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COVID-19 is caused by the 2019 Novel Coronavirus, or SARS CoV-2. Many hyperbaric facilities have been wondering which cleaning products are effective against SARS CoV-2 and are also approved for the hyperbaric chamber by chamber manufacturers. This blog post provides a list of products that meet both criteria. 

What disinfectants are effective against COVID-19?

The EPA "List N"

The U.S. Environmental Protection Agency (EPA) website lists registered disinfectants that can be used against SARS CoV- 2. This list is referred to as List N. List N includes products that meet EPA’s criteria for use against SARS-CoV-2, the cause of COVID-19. 

On March 13 2020, the U.S. EPA released an expanded list of EPA-registered disinfectant products that have qualified for use against SARS-CoV-2, the novel coronavirus that causes COVID-19.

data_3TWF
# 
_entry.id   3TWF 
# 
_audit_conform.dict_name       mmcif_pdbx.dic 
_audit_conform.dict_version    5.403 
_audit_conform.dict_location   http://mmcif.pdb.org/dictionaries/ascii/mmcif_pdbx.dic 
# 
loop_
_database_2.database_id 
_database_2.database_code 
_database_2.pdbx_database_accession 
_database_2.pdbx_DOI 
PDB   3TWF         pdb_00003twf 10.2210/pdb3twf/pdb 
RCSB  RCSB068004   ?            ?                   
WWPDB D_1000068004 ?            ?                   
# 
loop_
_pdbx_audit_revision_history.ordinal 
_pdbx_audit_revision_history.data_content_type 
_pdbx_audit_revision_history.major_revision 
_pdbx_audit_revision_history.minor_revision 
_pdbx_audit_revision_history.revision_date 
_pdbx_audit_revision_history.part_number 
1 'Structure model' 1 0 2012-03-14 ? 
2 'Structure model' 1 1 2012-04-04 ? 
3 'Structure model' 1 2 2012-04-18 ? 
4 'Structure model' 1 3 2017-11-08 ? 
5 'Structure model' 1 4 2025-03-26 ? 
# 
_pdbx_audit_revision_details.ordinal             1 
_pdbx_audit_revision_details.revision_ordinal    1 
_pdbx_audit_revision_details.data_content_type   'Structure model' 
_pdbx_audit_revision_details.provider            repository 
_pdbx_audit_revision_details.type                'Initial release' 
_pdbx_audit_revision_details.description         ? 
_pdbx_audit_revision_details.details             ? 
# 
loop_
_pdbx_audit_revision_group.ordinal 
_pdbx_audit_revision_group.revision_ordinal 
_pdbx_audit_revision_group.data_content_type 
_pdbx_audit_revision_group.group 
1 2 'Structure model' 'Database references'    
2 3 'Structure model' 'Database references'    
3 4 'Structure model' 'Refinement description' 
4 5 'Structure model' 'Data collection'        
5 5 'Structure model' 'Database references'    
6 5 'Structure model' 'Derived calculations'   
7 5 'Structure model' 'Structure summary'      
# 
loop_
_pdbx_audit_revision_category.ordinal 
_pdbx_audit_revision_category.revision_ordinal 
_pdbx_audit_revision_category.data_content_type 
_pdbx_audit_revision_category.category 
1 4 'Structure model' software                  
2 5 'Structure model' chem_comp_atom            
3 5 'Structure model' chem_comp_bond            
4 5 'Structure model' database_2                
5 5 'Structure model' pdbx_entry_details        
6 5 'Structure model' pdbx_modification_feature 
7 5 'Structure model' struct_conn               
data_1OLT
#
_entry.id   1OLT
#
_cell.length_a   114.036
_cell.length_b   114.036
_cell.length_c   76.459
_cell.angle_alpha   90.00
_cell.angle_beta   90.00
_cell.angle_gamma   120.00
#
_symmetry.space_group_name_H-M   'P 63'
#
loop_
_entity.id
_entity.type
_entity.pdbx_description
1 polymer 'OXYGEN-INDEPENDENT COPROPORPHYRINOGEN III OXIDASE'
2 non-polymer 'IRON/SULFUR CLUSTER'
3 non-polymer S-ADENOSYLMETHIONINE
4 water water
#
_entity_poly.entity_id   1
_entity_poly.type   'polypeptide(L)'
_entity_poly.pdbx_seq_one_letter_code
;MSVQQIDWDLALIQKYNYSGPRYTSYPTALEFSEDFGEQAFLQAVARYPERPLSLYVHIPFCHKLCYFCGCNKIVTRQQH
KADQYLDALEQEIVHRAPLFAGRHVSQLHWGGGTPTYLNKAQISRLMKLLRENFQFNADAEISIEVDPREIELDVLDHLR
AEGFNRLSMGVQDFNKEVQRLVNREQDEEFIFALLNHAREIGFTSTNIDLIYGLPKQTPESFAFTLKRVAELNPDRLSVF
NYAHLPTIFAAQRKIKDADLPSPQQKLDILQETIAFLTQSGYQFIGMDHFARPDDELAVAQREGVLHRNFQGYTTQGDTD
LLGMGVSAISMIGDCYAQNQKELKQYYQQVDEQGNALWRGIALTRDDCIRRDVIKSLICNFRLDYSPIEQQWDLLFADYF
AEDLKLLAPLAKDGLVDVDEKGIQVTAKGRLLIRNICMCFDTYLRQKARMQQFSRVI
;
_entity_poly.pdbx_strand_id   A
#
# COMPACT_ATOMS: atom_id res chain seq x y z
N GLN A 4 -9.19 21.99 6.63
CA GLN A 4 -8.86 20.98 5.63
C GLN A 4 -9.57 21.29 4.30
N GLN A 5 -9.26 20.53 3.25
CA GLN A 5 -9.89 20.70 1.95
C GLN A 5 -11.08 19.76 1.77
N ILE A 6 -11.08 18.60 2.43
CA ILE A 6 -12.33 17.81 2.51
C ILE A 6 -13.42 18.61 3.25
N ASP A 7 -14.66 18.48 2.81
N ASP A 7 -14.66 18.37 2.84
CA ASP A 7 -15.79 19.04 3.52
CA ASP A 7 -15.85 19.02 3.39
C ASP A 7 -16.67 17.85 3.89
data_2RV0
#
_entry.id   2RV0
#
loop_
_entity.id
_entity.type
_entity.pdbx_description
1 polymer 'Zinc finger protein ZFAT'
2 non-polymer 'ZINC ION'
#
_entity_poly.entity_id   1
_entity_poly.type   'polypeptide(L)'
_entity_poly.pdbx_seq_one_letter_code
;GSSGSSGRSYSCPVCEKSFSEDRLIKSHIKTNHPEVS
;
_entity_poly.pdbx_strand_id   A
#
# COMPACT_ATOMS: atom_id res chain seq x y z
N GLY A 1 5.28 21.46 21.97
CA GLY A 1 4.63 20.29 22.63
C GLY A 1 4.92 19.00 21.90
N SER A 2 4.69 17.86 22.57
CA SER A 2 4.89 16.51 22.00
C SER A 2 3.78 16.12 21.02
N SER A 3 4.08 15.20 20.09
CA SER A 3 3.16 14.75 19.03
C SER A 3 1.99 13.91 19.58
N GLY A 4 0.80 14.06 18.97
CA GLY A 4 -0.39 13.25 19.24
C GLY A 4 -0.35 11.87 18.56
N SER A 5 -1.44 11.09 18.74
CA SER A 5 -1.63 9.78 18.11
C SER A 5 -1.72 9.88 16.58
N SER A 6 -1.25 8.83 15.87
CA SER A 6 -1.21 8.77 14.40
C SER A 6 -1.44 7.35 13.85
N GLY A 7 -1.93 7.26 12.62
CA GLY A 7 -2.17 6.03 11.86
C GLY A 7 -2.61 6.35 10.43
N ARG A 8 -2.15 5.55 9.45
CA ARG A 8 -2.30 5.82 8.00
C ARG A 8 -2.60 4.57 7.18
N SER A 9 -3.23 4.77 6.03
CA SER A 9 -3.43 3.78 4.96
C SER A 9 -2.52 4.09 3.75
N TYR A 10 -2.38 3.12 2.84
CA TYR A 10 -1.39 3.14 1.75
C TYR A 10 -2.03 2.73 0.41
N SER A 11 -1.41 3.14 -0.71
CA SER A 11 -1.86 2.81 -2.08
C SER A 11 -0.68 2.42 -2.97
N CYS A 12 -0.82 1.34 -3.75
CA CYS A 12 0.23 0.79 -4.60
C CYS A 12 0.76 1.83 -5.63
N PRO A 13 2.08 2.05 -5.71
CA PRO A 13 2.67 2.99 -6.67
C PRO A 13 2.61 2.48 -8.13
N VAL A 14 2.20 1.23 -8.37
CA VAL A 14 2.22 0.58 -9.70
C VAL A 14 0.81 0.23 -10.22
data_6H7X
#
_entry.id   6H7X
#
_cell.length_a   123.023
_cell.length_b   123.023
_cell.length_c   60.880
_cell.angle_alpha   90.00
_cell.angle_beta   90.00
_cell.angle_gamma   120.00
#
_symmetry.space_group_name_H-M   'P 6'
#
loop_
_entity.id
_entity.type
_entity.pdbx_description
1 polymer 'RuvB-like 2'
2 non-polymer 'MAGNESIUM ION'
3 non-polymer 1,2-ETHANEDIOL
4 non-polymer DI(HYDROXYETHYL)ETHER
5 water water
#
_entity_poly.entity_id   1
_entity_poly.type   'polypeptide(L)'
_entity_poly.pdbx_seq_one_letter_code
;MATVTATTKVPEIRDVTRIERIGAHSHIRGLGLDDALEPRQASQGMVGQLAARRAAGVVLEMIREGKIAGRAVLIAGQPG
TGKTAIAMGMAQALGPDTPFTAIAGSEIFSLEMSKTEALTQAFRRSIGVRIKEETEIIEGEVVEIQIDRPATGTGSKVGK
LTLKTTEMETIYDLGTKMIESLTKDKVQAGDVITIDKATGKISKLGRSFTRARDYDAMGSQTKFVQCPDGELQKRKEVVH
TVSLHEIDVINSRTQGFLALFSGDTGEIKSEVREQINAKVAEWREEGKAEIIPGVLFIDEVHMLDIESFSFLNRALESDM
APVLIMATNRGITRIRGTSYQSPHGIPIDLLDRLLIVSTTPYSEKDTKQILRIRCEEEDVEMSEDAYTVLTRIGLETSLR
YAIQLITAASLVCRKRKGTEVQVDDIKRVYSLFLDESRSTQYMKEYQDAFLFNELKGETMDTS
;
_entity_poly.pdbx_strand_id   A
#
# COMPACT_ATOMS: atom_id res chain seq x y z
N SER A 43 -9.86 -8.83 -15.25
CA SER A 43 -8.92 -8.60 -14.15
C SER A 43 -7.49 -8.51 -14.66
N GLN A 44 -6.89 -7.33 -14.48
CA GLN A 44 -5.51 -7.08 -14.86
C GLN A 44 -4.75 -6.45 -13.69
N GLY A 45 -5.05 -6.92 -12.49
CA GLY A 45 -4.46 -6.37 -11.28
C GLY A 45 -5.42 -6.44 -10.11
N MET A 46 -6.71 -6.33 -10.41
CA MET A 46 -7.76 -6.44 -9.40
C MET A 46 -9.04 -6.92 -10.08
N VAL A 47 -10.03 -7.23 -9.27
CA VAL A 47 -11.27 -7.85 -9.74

The list contains nearly 200 additional products - including 40 new products that went through the agency’s expedited review process. The agency also made key enhancements to the web-based list to improve its usefulness.

    During this pandemic, it’s important that people can easily find the information they’re looking for when choosing and using a surface disinfectant,” said EPA Administrator Andrew Wheeler. With this expanded list, EPA is making sure Americans have greater access to as many effective and approved surface disinfectant products as possible and that they have the information at their fingertips to use them effectively.

    While disinfectant products on this list have not been tested specifically against SARS-CoV-2, the cause of COVID-19, they are expected to be effective against SARS-CoV-2 because they have been tested and proven effective on either a harder-to-kill virus or against another human coronavirus similar to SARS-CoV-2. The product list has also been updated to include the product’s active ingredient and the amount of time the surface should remain wet to be effective against the given pathogen.